As Gatto reminds us, parents make incredible teachers, not by assignment but by example. My mother’s struggle with lung cancer and her desperate fight to remain home so she could die with her control—and this from a woman who seemed to me to always be deferential to others—taught me lessons about the dignity of dying which are unavailable in school. And yet, who’s to say they might not be part of our curriculum? Consider the instructional power of elders in the community who come in to share their dying or their lives with students. The paradox of my father’s life, caught between his duty to raise three sons, nine years apart in age, and his eventual dissatisfaction for the excesses of advertising, his chosen profession, showed me what men in America endure in the name of responsibility to self and others.

Why don’t our fathers come to our colleges or high schools and talk with us about their lives, failures and triumphs. The family elders as teachers of personal psychology and of generational and cultural history are the true Mr. Hollands. They have an enormous amount to share and yet are dismissed once they are "retired." I have always wanted to teach a course called, "Assembling Our Heritage," which would be composed of art, music, writing, literature, genealogy, etc., whatever expressive modes the students found relevant to include. Imagine a class in the psychology of the family in which the participants would forego the study of some desiccated textbook and its categories of life stages in favor of bringing in or using expressively their own families to assemble the content of the course. I know it sounds dangerous, barely legal, perhaps lawsuit naïve. But that’s the point.

The extemporizer.

One thinks of Paul Goodman, John Holt, Jane Tompkins or Peter Elbow (who wrote the 1973 classic Writing Without Teachers), the mavericks who reinvent the classroom with their students as co-conspirators. They are the fearless, the non-institutional, the dreamy revolutionaries, the inchoate—those whose lack of classroom technique works to their benefit, who have either radically powerful classes or else produce, in the name of experimentation, abject failures. There’s not much in between. But beware. From this hole in the ice Hollywood likes to do its deepest fishing, ever-ready to sanctify the LouAnne Johnsons and Jaime Escalantes inside America’s chainlink-fenced, metal-detecting junior and senior high schools and to present sanitized versions of these "heroes" in films with lots of tinkly diatonic Windham Hill piano music—and pedagogical moralizing.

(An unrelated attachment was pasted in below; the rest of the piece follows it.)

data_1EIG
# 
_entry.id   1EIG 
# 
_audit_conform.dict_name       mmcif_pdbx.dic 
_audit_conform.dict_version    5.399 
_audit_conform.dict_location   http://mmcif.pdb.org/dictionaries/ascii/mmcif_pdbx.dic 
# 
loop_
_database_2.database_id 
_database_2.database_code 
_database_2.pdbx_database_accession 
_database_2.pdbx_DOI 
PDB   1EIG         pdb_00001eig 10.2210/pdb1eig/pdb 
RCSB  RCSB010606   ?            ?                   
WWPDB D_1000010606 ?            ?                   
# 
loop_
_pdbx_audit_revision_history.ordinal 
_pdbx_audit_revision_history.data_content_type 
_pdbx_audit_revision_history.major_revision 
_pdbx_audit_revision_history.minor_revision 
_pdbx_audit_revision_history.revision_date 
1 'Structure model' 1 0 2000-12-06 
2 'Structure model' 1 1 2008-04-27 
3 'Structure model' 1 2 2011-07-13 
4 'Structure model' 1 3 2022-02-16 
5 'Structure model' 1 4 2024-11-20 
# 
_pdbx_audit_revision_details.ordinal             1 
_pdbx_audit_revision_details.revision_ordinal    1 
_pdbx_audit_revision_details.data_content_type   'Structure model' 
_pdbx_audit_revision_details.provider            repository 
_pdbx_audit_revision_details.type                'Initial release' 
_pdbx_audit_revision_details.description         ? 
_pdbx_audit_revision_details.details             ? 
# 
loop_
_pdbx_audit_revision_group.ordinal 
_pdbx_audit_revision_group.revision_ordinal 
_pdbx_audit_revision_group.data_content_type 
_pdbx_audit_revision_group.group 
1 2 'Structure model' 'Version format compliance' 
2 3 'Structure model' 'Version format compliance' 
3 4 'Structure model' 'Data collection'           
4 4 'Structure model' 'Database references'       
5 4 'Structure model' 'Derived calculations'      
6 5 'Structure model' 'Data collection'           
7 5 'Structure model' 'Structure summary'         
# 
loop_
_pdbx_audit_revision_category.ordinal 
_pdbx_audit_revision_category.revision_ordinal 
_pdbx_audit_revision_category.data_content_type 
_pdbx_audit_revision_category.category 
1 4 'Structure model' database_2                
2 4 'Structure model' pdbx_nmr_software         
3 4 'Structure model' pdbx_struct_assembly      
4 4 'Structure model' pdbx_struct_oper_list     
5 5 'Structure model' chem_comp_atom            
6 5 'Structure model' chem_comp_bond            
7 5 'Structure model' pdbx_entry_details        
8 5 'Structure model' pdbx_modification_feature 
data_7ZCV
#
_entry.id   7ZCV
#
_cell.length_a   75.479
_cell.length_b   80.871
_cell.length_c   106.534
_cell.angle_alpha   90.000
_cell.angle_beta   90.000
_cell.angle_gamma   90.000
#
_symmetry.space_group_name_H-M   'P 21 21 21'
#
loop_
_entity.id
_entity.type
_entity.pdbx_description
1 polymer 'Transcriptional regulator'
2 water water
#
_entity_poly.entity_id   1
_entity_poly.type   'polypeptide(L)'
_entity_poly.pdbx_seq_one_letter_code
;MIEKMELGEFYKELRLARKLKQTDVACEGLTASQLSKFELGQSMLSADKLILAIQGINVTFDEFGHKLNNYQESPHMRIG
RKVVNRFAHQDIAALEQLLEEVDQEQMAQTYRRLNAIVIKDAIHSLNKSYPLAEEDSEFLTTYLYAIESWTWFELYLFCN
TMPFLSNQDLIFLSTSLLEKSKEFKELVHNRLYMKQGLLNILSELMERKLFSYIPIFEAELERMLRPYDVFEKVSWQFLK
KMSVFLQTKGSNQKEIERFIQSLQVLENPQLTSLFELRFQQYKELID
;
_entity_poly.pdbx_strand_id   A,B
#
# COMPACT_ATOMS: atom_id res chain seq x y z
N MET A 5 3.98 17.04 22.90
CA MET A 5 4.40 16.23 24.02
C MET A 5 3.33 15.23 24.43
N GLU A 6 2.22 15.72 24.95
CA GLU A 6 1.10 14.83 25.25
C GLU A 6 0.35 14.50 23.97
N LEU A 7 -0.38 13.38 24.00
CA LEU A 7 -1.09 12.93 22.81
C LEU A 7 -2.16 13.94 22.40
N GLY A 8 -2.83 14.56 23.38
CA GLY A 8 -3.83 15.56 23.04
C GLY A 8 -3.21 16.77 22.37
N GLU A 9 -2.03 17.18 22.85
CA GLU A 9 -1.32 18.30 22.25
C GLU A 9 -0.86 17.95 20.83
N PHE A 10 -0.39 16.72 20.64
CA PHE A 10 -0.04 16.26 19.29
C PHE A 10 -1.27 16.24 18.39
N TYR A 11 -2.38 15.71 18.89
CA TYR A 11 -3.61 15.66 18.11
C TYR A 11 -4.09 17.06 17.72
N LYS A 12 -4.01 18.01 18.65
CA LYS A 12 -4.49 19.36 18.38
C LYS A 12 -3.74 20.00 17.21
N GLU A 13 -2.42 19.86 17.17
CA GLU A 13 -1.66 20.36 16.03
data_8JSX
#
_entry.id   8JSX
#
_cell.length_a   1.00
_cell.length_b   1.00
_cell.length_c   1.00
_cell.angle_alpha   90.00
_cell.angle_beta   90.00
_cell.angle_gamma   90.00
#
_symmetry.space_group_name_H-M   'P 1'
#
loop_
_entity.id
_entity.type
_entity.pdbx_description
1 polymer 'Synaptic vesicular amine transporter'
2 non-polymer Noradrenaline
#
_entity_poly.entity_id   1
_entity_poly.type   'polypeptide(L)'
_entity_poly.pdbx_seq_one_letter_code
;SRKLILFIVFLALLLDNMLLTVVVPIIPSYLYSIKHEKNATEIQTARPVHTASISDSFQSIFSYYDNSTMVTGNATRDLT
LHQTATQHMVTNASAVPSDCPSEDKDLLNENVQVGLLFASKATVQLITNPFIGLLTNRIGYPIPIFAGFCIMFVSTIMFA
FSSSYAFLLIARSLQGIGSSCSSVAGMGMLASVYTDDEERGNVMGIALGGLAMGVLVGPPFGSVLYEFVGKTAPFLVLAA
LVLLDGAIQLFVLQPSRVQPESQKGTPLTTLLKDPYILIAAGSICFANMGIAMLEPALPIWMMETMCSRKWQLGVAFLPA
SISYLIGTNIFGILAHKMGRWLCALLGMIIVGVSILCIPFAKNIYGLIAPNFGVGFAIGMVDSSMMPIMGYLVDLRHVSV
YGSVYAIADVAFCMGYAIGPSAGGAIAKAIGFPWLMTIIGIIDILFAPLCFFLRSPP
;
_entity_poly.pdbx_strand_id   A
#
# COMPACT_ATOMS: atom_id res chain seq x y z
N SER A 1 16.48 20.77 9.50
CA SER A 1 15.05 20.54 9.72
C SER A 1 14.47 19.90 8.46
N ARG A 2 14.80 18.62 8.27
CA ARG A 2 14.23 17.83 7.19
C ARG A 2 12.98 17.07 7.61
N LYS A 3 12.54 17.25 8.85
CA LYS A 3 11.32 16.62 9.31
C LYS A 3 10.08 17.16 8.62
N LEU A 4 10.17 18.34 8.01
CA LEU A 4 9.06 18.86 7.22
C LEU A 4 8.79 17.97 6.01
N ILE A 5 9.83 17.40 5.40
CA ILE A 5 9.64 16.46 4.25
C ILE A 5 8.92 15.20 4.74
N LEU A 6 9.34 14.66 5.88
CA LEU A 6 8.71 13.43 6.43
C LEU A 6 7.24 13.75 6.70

My favorite make-it-make-sense-as-you-go teacher is James Herndon. Taking his iconoclastic methods into George Washington Junior High in the sixties (a Los Angeles school 98 percent black), Herndon describes in The Way It Spozed To Be (his How To Survive Your Native Land is just as good) the roles everyone believes he must fulfill. Herndon is hired at the last minute and given an array of levels and classes, all in English. On the first day he hears all about student behavior from the vice-principal Miss Bentley who makes her discipline pitch analogous to the Army. "The Army ," she tells them, "was an organization of people given certain tasks to perform. So was a school. The tasks were vital." It is clear, although unmentioned, that the main issue for that school year (as it always seems in the secondary schools), is not primarily one of education but of "classroom control." Herndon thinks, "In order that learning may take place, Miss Bentley was saying, there must first be order." But Herndon isn’t interested in order. And he says why.

My lack of interest wasn’t simply naïve, at least not in the way which springs immediately to mind, that of the imaginary progressive educator who imagines, or has been popularly supposed to imagine, that given a nice, friendly teacher and lots of freedom of action and very little planning, the students will always be good-natured, orderly, interested, motivated, well-behaved and studious, in short, nice themselves. I didn’t doubt there might be noise, disorder, anarchy, chaos and all that in my own classroom; I just didn’t see that this constituted a "problem" any more than a quiet, studious class was a "problem." Perhaps they were both problems, put it that way. But what administrators mean when they say "problem" is something which is not supposed to happen, something which happens all the time of course, or it wouldn’t be a "problem," but which isn’t supposed to happen. A problem, you were supposed to believe in, and work toward, its nonexistence.

Herndon’s supposition is immediately challenged by his 9D class, the worst behaved and most under-prepared of all his sections. One day a young man named Maurice comes in while Herndon is trying to get 9D to focus on writing a composition. Maurice has arrived from "Juvi" where, incarcerated, he has been told that if wants to stay out of the criminal justice system, he must return to class and, without disruption, prove himself worthy of being educated. This is, of course, his last chance. All this info comes from the other students, in the space of five minutes; they’ve seen it all a hundred times before. They tell Herndon how he needs to watch and evaluate Maurice very closely.


I began to talk about how English meant using the language however they wanted; I was well into my speech about figuring out together what was relatively interesting to do and then figuring out how to do it—which was, naturally, crap since I already had the business of composition in mind and how we were going to go about it—and they were just beginning to get bored (they knew it was crap too), seeing as how I wasn’t going to either lecture Maurice about Crime Not Paying or say anything humorous again, when bang! Maurice and another boy, locked in each other’s arms, fell over their desks and across the desks of the next row and lay there stretched out, struggling. Books, papers and kids scattered. Hell!